How to Determine If a Wood Pallet Is Safe for Use

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Introduction: How to Determine If a Wood Pallet Is Safe for Use

I've noticed recently that there is a lot of incorrect or outdated information regarding wood pallets.

My company makes dozens of pallets each day so I thought I would clear the air in regard to new pallets in the U.S.

Step 1: NPPO/IPPC Standars

More companies are starting to build one-time-use pallets or using heat treatment rather than Methyl Bromide fumigation.

Pallets now require an IPPC logo which certifies that the pallet was heat-treated or fumigated with Methyl Bromide.

The standard is a 2 letter country code (xx), a unique number (000) assigned by the National Plant Protection Organization (NPPO), HT for Heat Treatment or MB for Methyl Bromide, and DB to signify debarked.

The logo in the first image shows that it was produced in the U.S., the material was provided by 11187 (Unique number assigned to the producer), it was heat treated (HT) and was verified by PRL (Package Research Laboratory)

Step 2: Things to Consider

The logo in the second images shows that it has also been debarked

This pallet is about as clean as they get. It was heat treated, produced in the U.S. and debarked.

There are some additional codes that can go on pallets but the main one to watch out for is MB. It means it was treated with Methyl Bromide.

If you don't see an IPPC logo then you know not to use it. While a pallet may be perfectly safe without the logo, it could also mean it was treated with chemicals.

Another issue is what has spilled on the pallet. I'd be careful, personally, about oily pallets or ones that have clearly had something spilled on them.

Step 3: Reference

Here are some links to the laws:

Federal Mandate

IPPC Standards FAQ

ISPM 15

Also, keep in mind that many pallets are used for international shipping. While most industrialized countries have an NPPO, not all do. That means the country may not comply with the standards of other countries.

For the most part, if you stick by these guidelines and don't make a food cutting board from a pallet, you should be safe using them for projects.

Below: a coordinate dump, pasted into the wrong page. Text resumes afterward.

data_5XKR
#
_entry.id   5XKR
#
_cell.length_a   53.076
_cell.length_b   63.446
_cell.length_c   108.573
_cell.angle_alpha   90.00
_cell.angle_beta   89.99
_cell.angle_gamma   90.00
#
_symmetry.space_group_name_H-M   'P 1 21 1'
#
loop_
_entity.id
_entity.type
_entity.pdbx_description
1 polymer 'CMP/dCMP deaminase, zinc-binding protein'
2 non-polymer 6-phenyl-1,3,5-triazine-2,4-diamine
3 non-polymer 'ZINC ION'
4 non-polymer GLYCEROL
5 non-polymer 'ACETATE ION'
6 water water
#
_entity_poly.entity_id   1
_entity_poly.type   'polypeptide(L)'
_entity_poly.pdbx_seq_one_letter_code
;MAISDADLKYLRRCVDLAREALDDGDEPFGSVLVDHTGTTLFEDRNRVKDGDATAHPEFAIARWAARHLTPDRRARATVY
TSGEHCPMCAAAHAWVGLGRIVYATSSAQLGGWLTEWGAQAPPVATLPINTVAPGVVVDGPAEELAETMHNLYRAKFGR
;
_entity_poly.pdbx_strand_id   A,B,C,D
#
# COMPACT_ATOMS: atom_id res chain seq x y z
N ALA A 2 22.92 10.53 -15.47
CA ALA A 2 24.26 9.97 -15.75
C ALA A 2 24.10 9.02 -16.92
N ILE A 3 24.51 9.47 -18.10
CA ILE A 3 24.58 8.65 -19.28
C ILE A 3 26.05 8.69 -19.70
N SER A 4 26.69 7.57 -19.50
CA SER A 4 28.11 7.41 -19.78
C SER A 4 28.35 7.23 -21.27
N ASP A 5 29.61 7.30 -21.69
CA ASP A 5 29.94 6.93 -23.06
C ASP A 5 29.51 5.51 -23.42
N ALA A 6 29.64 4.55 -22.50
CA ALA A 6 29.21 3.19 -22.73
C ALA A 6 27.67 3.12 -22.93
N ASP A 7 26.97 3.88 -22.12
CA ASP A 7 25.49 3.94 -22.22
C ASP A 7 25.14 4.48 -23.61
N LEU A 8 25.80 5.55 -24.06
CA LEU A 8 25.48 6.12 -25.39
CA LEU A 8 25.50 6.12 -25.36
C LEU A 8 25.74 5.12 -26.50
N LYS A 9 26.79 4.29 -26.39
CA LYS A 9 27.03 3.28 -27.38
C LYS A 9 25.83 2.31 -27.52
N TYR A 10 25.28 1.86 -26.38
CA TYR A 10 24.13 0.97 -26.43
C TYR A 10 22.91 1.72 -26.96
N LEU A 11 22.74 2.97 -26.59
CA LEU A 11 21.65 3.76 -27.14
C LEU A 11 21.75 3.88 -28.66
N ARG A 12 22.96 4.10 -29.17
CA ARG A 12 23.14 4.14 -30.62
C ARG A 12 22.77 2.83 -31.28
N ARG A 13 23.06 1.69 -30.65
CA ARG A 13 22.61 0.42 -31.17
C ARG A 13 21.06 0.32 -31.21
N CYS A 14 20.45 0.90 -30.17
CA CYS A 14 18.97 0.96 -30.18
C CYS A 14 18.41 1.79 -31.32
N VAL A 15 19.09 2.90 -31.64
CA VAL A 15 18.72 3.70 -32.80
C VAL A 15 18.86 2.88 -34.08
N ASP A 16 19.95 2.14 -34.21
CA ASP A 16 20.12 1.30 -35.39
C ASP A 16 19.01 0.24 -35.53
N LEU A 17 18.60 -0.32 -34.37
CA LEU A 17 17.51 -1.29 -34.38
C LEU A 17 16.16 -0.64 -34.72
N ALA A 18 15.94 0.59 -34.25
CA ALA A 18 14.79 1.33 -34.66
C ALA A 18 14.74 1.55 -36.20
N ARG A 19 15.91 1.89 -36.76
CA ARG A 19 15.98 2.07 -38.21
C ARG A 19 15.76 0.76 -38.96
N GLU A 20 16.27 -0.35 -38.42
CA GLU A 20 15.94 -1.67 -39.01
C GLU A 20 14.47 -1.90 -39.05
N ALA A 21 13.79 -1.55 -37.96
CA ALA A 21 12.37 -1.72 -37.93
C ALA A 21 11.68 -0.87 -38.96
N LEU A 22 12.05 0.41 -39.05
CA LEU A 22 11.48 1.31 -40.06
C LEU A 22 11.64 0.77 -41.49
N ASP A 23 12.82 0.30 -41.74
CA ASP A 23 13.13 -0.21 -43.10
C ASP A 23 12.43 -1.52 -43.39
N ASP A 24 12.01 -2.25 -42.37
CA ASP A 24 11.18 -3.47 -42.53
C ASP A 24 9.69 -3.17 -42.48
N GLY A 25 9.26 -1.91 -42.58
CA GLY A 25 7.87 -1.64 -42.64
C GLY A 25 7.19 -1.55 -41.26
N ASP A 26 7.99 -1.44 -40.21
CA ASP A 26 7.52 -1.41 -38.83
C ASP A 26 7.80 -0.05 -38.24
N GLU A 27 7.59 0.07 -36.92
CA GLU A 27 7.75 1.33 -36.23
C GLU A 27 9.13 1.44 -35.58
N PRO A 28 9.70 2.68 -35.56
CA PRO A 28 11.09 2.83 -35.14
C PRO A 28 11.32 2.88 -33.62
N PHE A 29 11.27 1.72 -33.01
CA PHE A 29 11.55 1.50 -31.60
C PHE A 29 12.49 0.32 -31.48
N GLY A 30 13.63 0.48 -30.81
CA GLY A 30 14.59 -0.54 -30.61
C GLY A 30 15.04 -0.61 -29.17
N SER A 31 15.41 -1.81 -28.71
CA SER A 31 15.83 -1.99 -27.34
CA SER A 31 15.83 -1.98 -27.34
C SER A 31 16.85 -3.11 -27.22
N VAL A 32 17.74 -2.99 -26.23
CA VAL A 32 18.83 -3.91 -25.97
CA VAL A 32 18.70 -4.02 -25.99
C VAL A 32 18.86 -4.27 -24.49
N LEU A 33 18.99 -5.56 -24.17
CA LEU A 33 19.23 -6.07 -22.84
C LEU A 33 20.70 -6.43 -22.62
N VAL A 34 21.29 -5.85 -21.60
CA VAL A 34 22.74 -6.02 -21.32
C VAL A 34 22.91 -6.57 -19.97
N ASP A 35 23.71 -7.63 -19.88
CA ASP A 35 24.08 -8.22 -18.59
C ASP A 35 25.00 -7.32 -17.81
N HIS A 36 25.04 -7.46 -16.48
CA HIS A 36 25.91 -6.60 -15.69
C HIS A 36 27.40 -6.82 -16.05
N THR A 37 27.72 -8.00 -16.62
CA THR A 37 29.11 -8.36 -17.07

As with any project involving cutting wood, you should always use a mask to keep from breathing in particles and pollutants.

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62 Comments

Good job I love it when people on the inside of whatever drop some info to the public. Methyl Bromide, gonna have to look that up but I think thats what is being used now instead of the old (better working though) arsenic composition used years ago for preservative/ pest control in lumber.

**Never burn treated lumber in a fireplace, plywood and OSB/ particle included**

**Never burn treated lumber in a fireplace, plywood and OSB/ particle included**

Seems like that would be common sense, but I see people burn it. They have no clue what they are doing to the environment!

What happens if they aren't burned?

Pallet only marking PPG OT07-15 is it safe?

MFG BY

RBO what does this mean

Can anyone tell me what these codes on the pallets mean? HT with MLP under the HT, BCP, and MH. I have looked all over and can't find these three designations anywhere. Thanks!

Thanx. I typically use pallets for firewood. Can I assume that if it says HT, that it has no chemicals and can be used for firewood (open fire pit, back yard or camping... not indoors)

If it says HT then, by law, that means Heat Treated and no chemicals.

I know many people burn pallets. I don't see why you couldn't. I guess you just have to hope the company producing the pallet is being honest.

Just because it says HT doesn't mean it is safe. It could have been heat treated 5 years ago and every board on it replaced with a non HT board.

Again, not legally unless you're a shady company and like fines.